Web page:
A Chubby Baby is Not a Sign of Future Obesity
With childhood obesity on the rise, should parents worry about the weight of their babies?
Experts at the American Academy of Pediatrics (AAP) say parents should ask their child's health care provider to keep tabs on children's weight from birth on up. But they shouldn't obsess about the weight of a child younger than 2 years.
Members of the AAP Nutrition Committee say there are no data to support the belief that children in this age group who are overweight are more prone to be heavy later.
No BMI for infants
For kids this young, health care providers don't rely on the body mass index, which relates weight to height. Instead, they use weight-for-length charts.
Height is difficult to measure in infants and very young children, and length and height are not the same as in older kids. Height can't be measured until a child is able to stand.
Start healthy habits now
Breast feed exclusively for the first 6 months, and then with supplemental foods until 1 year or longer as desired by mother and baby. Babies who are breastfed for the first 6 months tend to be leaner. One reason is that breastfed babies only eat when they are hungry, not when prompted by parents.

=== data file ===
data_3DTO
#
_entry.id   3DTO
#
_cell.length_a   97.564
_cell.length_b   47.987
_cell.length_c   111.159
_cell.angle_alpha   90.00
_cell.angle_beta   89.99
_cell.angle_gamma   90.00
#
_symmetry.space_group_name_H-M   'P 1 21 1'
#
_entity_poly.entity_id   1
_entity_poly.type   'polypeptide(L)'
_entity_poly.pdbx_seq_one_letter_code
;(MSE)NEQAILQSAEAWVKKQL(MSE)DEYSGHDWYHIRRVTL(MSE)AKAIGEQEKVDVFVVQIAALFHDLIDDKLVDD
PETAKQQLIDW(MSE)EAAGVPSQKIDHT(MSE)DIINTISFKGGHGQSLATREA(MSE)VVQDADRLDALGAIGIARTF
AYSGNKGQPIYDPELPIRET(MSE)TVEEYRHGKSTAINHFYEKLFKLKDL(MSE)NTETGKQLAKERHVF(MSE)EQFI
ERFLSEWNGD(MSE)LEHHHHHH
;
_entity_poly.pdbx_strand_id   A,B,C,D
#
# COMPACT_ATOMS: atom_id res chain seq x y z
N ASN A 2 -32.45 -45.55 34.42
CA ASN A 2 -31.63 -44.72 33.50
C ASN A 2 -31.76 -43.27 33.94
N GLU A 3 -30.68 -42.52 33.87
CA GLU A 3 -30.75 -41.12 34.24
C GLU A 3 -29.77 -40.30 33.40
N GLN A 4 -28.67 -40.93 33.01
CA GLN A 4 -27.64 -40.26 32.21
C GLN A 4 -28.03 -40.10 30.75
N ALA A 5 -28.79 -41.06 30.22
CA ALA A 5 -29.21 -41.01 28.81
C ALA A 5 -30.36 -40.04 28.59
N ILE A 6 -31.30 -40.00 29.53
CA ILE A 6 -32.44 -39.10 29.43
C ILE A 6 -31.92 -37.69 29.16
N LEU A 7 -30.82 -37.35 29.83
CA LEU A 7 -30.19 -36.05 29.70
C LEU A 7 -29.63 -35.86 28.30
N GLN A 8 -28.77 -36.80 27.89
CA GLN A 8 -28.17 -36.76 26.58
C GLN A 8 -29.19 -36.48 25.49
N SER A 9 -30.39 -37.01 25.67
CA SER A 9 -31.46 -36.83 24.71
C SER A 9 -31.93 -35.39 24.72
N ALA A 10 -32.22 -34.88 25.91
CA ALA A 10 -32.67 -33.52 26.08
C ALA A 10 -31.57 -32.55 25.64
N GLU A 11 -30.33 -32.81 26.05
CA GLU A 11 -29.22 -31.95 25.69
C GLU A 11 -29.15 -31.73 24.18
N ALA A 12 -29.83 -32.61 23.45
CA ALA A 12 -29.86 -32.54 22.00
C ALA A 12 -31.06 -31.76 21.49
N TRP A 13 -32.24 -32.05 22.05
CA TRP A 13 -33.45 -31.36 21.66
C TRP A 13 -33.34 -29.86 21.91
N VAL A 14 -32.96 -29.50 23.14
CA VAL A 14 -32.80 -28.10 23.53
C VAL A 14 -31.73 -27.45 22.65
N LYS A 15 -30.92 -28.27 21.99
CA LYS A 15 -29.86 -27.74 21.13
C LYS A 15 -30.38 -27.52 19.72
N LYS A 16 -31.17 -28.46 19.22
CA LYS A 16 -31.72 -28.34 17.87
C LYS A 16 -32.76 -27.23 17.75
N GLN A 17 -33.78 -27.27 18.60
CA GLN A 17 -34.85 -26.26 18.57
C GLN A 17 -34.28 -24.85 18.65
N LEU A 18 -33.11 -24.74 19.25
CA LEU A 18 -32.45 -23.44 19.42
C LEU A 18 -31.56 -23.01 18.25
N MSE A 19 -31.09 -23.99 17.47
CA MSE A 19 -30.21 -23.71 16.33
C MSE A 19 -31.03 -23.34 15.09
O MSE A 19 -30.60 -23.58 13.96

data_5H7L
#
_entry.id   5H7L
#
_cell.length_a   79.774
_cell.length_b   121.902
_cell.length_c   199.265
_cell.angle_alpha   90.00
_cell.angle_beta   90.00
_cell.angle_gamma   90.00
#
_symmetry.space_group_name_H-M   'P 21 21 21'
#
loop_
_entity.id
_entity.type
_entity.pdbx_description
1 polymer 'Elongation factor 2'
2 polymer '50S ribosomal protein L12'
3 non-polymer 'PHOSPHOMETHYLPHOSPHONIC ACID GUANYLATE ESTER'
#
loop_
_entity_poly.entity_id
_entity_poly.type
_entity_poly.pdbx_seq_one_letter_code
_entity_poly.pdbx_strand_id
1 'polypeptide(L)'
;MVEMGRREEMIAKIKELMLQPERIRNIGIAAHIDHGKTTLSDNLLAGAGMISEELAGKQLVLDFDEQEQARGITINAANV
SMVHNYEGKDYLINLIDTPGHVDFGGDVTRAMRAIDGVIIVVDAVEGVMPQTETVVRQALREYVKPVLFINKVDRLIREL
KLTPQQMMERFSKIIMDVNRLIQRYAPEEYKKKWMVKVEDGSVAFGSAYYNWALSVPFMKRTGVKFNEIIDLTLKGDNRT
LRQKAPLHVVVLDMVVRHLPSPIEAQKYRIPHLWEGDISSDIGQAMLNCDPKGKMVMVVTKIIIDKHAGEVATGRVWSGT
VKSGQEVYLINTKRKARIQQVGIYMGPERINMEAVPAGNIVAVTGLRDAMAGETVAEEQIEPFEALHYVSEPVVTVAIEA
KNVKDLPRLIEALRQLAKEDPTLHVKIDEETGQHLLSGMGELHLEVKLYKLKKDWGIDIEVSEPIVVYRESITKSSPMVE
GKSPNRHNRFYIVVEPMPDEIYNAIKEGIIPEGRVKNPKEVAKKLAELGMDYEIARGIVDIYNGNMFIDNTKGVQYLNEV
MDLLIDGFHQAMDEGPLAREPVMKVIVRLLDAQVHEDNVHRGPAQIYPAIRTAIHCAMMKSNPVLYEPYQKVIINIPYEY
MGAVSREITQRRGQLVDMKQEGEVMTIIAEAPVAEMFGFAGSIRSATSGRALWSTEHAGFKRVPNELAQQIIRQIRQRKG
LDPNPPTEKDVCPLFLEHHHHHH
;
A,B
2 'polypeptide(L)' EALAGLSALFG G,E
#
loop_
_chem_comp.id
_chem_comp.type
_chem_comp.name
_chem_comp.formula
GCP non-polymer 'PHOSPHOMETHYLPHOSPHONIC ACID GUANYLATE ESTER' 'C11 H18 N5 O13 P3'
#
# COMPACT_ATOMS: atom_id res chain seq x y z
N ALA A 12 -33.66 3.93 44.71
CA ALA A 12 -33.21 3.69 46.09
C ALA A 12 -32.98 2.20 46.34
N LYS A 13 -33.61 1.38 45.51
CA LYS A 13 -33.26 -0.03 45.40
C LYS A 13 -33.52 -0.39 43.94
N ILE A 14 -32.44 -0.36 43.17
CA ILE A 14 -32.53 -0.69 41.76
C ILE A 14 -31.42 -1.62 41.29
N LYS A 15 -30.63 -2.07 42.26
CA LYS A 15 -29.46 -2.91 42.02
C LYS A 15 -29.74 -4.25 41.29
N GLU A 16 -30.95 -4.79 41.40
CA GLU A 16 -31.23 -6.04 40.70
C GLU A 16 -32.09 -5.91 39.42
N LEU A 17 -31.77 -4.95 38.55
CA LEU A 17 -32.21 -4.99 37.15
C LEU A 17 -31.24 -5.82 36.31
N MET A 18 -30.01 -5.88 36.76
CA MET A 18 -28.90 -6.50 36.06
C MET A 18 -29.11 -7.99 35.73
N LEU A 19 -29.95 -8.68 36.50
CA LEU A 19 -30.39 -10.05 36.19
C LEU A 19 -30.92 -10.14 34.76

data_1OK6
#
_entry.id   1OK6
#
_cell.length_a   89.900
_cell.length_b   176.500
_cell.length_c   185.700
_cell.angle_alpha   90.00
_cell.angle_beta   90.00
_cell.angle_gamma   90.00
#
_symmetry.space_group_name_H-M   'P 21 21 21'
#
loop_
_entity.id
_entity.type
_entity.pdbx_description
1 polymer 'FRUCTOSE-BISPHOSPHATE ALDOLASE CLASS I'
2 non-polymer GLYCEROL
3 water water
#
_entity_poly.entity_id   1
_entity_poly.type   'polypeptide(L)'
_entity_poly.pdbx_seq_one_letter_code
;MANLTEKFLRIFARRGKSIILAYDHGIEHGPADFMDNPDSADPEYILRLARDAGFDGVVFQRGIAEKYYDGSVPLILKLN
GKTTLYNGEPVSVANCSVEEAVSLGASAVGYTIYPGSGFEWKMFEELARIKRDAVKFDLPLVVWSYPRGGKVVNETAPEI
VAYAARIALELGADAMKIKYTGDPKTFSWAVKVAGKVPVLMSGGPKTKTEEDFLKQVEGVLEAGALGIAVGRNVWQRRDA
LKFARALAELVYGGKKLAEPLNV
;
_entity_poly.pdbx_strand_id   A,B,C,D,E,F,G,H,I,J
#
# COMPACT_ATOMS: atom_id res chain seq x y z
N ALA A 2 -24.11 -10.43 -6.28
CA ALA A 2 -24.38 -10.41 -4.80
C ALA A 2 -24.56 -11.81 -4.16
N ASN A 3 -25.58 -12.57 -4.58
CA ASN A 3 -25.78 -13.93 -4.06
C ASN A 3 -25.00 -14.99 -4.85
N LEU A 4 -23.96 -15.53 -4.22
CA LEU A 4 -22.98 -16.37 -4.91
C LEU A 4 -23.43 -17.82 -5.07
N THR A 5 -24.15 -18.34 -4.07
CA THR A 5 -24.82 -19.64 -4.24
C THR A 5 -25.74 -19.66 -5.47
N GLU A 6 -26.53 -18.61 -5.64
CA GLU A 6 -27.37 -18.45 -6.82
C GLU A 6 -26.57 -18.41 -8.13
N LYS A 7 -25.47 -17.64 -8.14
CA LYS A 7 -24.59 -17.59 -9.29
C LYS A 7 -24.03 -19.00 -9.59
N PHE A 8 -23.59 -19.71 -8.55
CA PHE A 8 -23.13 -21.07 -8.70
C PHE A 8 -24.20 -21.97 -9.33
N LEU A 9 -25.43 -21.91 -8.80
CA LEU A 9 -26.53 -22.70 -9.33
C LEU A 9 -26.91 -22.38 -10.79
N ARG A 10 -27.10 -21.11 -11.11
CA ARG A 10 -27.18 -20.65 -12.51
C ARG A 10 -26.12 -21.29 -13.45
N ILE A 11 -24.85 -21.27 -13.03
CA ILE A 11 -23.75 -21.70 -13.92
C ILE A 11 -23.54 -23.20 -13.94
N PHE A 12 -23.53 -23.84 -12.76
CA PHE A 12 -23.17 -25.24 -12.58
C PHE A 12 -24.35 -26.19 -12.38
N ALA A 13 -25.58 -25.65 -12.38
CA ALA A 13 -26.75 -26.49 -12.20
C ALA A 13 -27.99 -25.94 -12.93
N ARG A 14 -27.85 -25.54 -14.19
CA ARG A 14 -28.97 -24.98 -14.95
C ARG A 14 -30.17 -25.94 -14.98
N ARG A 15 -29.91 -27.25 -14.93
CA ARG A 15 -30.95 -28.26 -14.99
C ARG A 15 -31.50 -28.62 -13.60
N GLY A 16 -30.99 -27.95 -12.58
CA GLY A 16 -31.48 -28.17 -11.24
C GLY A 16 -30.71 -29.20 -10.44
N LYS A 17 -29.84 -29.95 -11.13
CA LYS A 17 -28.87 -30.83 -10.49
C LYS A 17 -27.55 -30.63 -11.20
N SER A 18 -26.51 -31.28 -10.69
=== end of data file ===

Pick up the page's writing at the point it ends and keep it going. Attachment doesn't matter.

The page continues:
Unless instructed by your child's health care provider, don't try to prompt your baby to finish all of every bottle.
Offer more fruits and vegetables and less cereal and grains. Continue to offer fruits and vegetables as finger foods are introduced.
Only breastmilk or formula should be given in bottles, unless otherwise instructed by your child's provider.
Juice isn't necessary and is actually less nutritious than actual fruit. Avoid introducing fruit juice or wait until your child reaches toddlerhood. If you choose to offer juice, wait until 9 months of age and give no more than 6 ounces of 100% juice daily.
Avoid fruit punch, soft drinks, and other sweetened beverages.
As parents, eat well and stay active. Your children will model what they see you doing.
Babies stay active naturally as they learn to roll over, move their heads, crawl, and walk. Children's growth slows between the ages of 12 and 15 months, so parents should understand this is normal and it doesn't mean there is something wrong with their baby.
Online Medical Reviewer: MMI board-certified, academically affiliated clinician
Online Medical Reviewer: Trevino, Heather M, BSN, RNC
Last Review Date: 08/31/2014
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